Potty training toddlers with Down syndrome seems to be a common topic on the minds of many of my fellow mamas these days. I'd be lying if I didn't admit that I, too, am looking for the secret to making this concept click for Josie.
I began my "soft launch" approach to potty training more than a year ago by setting Josie on the toilet after her meals. Even though she didn't really have all the skills she needed to grasp the idea, I still wanted to familiarize herself with the concept. When we moved into our current home, we asked the builder to install a special preschool-sized potty in the girls' bathroom:
While the pint-sized potty was a great idea, it required a few tweaks including a new, narrower seat, and a special ramp as it was still a little too high for Josie to reach considering her gross motor delays (to read more about the potty ramp, click HERE).
It became clear that my "soft launch" approach wasn't going to get the job done for either of my daughters so I purchased a book that came highly recommended from a friend ("Toileting Without Tantrums" by John Rosemond) and I did a potty training weekend. The advice in the book worked brilliantly for Merryn. At 2 and a half, she is fully potty trained and does not have to be reminded to go, nor does she need to be accompanied to the restroom. Josie, on the other hand, still requires full parental assistance.
Of course my mom has offered her two cents while boasting that Leanne was potty trained by age 3, and being the obedient daughter that I am, I simply rolled my eyes and chalked it up to another one of my mom's hazy memories that glamorizes motherhood. That's about as convincing as her vowing that "Childbirth doesn't really hurt! You don't need drugs. As soon as they put that precious baby in your arms, you forget about any minor discomfort you may have had." Um, okay Mom. Sounds good.
Then I found this photo and many more like it showcasing my sister, as a toddler, in "big girl underpants":
And as much as it hurts my fragile ego, I was forced to unroll my eyes and enlist in my mom's sage advice. After receiving additional inquiries for Mama Hop's assistance from fellow blogosphere mama's, I asked Mama Hop to turn her wisdom into a lucrative business venture and I'm happy to announce that Mama Hop is now accepting applications to:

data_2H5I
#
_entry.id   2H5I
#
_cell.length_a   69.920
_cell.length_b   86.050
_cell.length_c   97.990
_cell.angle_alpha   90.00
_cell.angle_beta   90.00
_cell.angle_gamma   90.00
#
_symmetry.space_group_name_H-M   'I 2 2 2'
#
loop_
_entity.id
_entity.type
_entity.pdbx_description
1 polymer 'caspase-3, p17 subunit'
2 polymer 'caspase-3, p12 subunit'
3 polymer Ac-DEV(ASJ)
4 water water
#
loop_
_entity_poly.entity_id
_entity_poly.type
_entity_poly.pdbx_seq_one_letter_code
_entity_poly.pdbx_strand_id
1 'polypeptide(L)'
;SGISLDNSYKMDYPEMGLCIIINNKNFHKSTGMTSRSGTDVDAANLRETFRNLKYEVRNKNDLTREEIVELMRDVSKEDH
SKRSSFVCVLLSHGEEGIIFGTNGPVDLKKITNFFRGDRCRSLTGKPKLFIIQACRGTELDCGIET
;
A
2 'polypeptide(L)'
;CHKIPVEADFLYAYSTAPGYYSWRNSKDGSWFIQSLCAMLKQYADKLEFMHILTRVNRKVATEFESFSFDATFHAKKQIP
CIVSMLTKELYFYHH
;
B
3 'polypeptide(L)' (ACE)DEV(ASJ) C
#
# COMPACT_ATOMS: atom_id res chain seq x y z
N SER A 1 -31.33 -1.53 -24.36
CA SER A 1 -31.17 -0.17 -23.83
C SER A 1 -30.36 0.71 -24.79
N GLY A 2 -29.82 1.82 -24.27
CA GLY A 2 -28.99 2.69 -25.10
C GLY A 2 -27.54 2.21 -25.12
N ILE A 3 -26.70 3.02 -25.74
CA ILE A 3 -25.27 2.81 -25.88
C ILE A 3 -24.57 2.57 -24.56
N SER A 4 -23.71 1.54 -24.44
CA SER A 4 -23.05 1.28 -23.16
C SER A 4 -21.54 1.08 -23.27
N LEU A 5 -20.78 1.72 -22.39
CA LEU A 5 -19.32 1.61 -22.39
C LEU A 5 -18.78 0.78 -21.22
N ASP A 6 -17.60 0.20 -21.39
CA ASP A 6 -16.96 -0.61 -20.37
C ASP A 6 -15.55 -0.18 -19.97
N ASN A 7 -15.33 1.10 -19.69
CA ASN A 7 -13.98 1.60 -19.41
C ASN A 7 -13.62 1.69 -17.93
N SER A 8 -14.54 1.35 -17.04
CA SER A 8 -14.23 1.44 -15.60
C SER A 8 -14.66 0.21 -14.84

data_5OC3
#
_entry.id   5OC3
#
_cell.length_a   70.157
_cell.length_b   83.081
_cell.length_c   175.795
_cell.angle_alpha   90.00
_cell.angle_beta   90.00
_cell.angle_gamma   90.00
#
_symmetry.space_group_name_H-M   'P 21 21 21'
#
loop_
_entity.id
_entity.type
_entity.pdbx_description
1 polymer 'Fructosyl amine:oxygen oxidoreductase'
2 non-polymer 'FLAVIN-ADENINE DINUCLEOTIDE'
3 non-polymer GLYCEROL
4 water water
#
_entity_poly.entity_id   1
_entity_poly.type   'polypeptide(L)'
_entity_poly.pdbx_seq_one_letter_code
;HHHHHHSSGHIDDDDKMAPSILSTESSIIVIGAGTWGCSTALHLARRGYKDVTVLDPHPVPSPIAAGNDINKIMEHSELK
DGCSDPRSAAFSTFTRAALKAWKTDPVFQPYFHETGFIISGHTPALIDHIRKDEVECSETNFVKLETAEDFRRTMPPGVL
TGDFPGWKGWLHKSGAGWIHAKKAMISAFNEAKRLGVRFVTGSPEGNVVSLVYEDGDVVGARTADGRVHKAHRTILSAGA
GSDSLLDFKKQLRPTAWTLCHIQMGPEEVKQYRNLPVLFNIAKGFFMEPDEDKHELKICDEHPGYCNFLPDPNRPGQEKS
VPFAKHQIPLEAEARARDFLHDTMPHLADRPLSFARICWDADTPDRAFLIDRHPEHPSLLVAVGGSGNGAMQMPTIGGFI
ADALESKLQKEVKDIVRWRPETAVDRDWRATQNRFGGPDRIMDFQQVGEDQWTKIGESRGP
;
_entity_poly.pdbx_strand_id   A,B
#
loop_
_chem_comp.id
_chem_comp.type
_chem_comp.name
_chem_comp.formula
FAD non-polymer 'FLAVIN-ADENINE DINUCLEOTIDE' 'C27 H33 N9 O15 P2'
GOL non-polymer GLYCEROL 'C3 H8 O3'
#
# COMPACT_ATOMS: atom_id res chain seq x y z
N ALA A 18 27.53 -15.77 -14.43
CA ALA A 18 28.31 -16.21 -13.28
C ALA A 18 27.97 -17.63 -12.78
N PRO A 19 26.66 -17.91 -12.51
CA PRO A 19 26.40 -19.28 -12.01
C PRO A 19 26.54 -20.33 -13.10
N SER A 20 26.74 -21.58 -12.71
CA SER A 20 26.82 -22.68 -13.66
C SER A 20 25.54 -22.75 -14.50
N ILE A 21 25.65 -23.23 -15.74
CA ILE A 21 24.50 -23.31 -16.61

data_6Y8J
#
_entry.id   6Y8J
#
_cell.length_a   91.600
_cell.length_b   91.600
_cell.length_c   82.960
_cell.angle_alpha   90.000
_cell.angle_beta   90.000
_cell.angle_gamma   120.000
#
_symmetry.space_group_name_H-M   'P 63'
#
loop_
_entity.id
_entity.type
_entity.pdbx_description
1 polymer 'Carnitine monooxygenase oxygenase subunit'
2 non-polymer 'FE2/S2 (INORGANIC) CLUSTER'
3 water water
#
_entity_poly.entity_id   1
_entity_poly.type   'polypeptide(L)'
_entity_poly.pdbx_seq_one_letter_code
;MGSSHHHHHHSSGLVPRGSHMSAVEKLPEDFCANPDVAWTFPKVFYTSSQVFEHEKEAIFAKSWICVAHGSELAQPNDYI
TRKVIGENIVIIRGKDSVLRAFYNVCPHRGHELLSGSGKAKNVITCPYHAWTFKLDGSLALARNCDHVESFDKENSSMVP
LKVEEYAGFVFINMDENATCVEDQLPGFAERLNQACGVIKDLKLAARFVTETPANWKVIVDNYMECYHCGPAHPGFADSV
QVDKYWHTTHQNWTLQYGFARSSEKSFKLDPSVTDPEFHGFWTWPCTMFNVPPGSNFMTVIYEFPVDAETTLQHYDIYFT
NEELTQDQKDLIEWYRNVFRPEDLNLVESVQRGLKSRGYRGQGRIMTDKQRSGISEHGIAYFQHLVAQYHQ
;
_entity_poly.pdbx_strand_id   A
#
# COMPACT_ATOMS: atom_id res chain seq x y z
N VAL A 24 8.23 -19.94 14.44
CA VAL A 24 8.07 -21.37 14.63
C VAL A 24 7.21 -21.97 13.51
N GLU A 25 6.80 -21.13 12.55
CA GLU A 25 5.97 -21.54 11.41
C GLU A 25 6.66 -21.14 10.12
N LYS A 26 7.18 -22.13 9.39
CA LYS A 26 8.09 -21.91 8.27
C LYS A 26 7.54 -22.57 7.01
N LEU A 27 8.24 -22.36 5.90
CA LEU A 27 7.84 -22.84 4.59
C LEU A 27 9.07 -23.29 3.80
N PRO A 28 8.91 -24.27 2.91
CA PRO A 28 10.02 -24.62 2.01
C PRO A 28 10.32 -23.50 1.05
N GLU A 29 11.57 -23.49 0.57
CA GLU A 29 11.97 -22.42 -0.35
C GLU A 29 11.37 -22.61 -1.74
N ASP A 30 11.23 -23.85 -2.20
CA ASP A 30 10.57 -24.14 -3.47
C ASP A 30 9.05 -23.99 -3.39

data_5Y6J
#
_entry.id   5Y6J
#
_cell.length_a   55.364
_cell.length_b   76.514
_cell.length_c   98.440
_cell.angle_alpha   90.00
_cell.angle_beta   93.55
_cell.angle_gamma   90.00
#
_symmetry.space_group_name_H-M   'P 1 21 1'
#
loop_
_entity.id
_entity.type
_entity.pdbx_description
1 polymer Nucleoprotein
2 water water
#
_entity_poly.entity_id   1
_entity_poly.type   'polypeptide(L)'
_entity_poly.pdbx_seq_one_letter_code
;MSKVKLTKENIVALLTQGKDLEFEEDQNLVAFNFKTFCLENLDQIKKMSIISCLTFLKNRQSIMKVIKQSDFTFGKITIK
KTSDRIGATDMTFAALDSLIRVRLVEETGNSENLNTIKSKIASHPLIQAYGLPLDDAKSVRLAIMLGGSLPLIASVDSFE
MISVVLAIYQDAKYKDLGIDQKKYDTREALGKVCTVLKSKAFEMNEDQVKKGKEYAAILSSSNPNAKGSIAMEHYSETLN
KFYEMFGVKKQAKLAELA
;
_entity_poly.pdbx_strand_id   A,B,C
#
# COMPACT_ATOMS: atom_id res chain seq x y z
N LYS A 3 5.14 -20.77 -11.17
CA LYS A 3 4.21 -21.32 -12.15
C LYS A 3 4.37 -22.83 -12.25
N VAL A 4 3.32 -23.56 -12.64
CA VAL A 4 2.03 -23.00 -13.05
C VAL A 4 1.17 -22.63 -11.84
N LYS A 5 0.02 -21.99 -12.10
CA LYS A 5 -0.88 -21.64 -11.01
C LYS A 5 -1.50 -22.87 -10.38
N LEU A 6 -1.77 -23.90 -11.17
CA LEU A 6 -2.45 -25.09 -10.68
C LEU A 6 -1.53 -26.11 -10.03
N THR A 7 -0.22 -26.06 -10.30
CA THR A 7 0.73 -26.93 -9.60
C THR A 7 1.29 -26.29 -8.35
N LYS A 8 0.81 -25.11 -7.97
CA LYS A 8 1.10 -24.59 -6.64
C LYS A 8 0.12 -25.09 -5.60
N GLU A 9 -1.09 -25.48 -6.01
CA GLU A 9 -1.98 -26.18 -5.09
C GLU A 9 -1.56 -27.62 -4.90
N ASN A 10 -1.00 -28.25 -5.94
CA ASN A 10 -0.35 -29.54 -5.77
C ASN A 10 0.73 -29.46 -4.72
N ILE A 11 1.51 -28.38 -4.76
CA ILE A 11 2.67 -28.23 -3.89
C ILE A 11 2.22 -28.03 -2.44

That's right. For an affordable fee of $199.99 per day you can send your child to Mama Hop's Potty Training Academy where Mama Hop will see to it that your chromosomally enhanced child is sporting big kid underpants faster than Leanne can say "F+" ! That is, unless, of course, said child exceeds his/her quota of F pluses as issued by Aunt Leanne and is consequently dishonorably discharged from Potty Training Academy.
We figured it would be easier just to have Mama Hop do a guest blog post about the topic. By popular demand, heeeeeeeerrrrrreee's Mama Hop:
By Request: Leanne's Potty Training by Mama Hop
Exactly 35 years ago, Aunt Leanne began potty training at 18 months. The first time she sat on the potty seat, she did #2! It was purely coincidental, but a thrill. She did not have the necessary muscle control, but was introduced to the procedure. She could not walk independently so not a lot was expected, but familiarity with the routine.
To familiarize her with it, I modeled and sat on the commode across from her. Her potty chair looked like an adult toilet without all the bells and whistles like today.
Leanne stayed in diapers for over a year beyond that time. Back then, diaper tabs weren't resealable and pull ups were not invented. (I often thought of inventing them and wish I had put a patent on them,). Many dry diapers were wasted, but consistency was the key. We stuck to a 4 hour schedule with the cooperation of pre-school teachers and care-givers. When we traveled, the potty seat was in the trunk and business was done on the roadside.
Leanne began walking independently and sleeping in a "big girl bed" at age 2. That is when serious potty training really began. She required assistance with removing diapers, wiping and hand washing. It was done with hand-over-hand. Eventually she was able to do it all.
She did use overnight diapers until age 3. We would use the potty right before bedtime and the first thing in the morning. She eventually stayed clean and dry overnight.
In addition to patience, much praise and reinforcement took place with much cheering and clapping. We had a potty chart taped to the wall and put a sticker star on it with each success.
Of course, occasional accidents happened, but Leanne was basically trained by age 3. That was a good thing, because Elizabeth came along and it was time to start over!
Things that worked:
--cooperation from care givers
--assistance as needed
--praise and reinforcement (potty chart with stickers and stars)
Merryn holding one of Mama Hop's famous potty charts